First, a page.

Replacing Dani Alves was always going to be tough. The Brazilian was instrumental in Barcelona’s success during his eight years at the club between 2008 and 2016, and in that time he built a devastating relationship with Lionel Messi, who often played in front of him. Attempts to replace him have taken Barcelona to Nélson Semedo, who has since moved to Wolves, and Sergi Roberto, who was moved from the central midfield role where he is arguably best, with mixed success. Following the arrival in 2020 of then 19-year-old USA international Sergiño Dest from Ajax for £26m, Barcelona hope to have finally found a long-term solution in what has been a problem position for a number of years.
After an injury disrupted start to his time at the Camp Nou, Dest has shown some of his best form at right wing-back following Ronald Koeman’s decision to switch to a back three. “This system is really good for me and is going well for the team,” Dest said. “I have more space and I am more involved. I am really comfortable, playing almost as a winger, and it’s really easy for me to play in this team.”
Dest is an attack-minded full-back who, though comfortable on the left side of defence, is at his best on the right, and is particularly effective when playing as a wing-back and is thus given greater freedom to attack. He is calm and courageous in possession, willing to receive the ball even when pressure is heading his way, and is therefore a useful player in a team that wants to build out from the back.
He is keen to get forwards at every opportunity, and makes tireless overlapping runs up and down the right wing to stretch the opposition and try to pin their left-back in deep territory, in the hope of creating space in front of the opposition’s defence for his team’s attackers or attacking midfielders if the ball doesn’t come his way. When a pass does reach him in a wide position, he can either receive to feet and look to take his opponent on – usually by following a few small touches with a drop of the shoulder and a heavier touch down the line to burst into space to cross (below) – or receive on the run, having made a movement to receive beyond his opposing full-back. He is clever with the timing and direction of those runs; on occasion he even directs his run towards goal and, if he is picked out, can move into a one-on-one as a result.
Dest has an exceptional turn of pace, so creates himself space to cross with impressive consistency, and he is far more effective at crossing when he has made himself space than doing so from a standing position. He needs to improve in those situations as he almost always fails when trying to curl the ball around an opponent and into the penalty area – when the likes of Kieran Trippier and Trent Alexander-Arnold are so effective. Overall, his crossing needs to improve – in his first 25 league games for Barcelona, he found a teammate with just five of his 33 cross attempts.
Defensively, Dest is particularly useful because he is so quick on the turn that he is rarely beaten at one-on-ones, which means his teammates are more content to leave him isolated against an opponent than they might another teammate. He is extremely fast to approach an opponent as the ball travels towards them, and once he has got close to them he shapes his body to invite them to take him on down the line, backing himself to win any race – safe in the knowledge that if the opponent does get half a yard of space, he can slide tackle effectively to attempt to win the ball or block any cross.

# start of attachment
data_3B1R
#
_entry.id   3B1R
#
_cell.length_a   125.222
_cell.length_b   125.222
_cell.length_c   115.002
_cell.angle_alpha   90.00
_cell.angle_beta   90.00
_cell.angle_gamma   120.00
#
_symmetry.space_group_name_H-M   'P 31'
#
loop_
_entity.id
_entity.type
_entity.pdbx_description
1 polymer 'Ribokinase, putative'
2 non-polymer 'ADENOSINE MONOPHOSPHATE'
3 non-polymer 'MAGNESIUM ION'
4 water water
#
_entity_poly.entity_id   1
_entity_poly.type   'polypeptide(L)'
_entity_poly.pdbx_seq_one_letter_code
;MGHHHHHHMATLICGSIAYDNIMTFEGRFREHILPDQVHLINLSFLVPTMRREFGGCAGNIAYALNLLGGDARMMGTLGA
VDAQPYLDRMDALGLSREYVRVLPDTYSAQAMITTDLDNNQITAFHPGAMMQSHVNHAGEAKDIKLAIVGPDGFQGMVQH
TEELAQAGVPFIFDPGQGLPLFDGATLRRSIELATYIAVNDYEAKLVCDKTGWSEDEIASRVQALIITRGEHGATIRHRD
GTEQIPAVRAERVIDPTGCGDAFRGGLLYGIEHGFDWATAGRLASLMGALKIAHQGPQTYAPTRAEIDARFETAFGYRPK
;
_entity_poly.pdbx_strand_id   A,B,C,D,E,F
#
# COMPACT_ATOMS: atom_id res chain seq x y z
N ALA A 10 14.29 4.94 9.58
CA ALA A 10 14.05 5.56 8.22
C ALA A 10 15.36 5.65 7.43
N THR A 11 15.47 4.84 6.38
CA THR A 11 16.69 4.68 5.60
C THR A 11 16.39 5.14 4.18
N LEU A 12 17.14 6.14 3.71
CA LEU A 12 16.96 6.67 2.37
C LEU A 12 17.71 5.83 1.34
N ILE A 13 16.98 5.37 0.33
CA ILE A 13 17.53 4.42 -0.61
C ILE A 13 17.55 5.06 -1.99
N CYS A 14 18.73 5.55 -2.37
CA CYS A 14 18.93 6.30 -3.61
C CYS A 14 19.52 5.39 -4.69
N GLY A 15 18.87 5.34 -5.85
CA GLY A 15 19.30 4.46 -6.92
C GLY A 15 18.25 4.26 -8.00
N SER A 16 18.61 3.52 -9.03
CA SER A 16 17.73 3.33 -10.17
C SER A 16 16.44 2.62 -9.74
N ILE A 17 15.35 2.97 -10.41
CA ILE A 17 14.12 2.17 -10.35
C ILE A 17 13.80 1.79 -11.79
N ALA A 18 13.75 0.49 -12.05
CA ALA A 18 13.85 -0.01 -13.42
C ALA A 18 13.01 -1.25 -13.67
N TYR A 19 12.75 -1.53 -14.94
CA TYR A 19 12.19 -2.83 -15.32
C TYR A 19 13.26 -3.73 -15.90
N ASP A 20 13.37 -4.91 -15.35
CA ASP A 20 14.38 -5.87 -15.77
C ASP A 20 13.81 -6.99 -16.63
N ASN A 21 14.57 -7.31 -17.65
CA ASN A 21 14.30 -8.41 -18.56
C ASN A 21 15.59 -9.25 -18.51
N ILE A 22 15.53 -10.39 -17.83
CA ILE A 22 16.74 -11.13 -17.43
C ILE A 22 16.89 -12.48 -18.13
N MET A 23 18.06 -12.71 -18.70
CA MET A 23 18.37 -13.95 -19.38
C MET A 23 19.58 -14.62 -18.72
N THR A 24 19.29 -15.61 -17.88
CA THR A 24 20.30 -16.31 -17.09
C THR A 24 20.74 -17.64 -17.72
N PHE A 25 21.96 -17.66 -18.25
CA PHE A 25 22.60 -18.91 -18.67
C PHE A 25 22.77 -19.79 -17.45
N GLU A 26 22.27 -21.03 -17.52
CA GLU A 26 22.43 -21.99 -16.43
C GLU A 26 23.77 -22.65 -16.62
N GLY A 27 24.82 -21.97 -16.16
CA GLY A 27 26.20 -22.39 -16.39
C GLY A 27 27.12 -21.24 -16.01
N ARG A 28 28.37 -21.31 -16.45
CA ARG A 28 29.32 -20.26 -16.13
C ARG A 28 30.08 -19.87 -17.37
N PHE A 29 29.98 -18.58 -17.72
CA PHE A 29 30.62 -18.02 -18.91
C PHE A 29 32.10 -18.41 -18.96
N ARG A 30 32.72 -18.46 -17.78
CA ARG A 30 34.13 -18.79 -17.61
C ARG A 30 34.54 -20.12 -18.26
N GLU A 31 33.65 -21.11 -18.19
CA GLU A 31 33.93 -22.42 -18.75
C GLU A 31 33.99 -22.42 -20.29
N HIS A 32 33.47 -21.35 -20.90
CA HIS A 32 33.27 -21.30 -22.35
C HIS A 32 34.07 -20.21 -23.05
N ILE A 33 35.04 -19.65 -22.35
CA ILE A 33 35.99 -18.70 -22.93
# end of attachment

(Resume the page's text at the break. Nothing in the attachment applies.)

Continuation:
Given how adventurous he is, there are plenty of occasions when he is caught the wrong side of the ball, but he shows real willingness and desire when making recovery runs, and swiftly regains his position after losses of possession. He also takes the chance to counter-press high up the pitch if the opportunity arises. He presses with intensity and intelligence, showing play outside, and using the touchline to reduce the space his opponent can play in.
Role at Barcelona
Dest plays as an attacking wing-back on the right of Barcelona’s 3-1-4-2 – and occasionally 3-4-2-1. Their system allowed Messi – one of two strikers or the right-sided of the two 10s behind a centre-forward – to drift infield and find positions between the lines to receive the ball. Dest was left to provide both width and depth towards the right of Barcelona’s attacks. As he himself pointed out, his role was almost that of a winger – he would often be among their most advanced players, making runs beyond the opposition’s back line while Messi dropped into deeper positions (above). Often, Dest’s off-the-ball movements were most useful in creating even the slightest space for Messi to operate in; Dest’s relentless runs regularly acted as a decoy, but that should not do his work a disservice. Plenty of others before him sacrificed themselves for Messi.
He did, however, also play a key role in their build-up phases. As has been the case under every manager in recent memory, Barcelona pass out from the back under Koeman; their centre-backs spread out across the pitch, and their wing-backs push on (above). Dest is suited to that role because he is so calm in possession and is skilled at receiving the ball side-on as an opponent approaches before either playing a pass infield to a central midfielder or attempting to find an attacker further forwards. Barcelona are typically bold in playing out from the back, and Dest is happy to contribute.
He shows good awareness to cover behind their right-sided centre-back – usually Óscar Mingueza – should he be tempted out by the run of an opposition attacker, but generally his work is done higher up the pitch than the rest of Barcelona’s defenders. With three centre-backs on the pitch, Barcelona are better able to cover the space that Dest leaves than if he had left his spot in a back four. Dest is well-suited to the role that Koeman has him playing, and is showing why Barcelona spent big on him.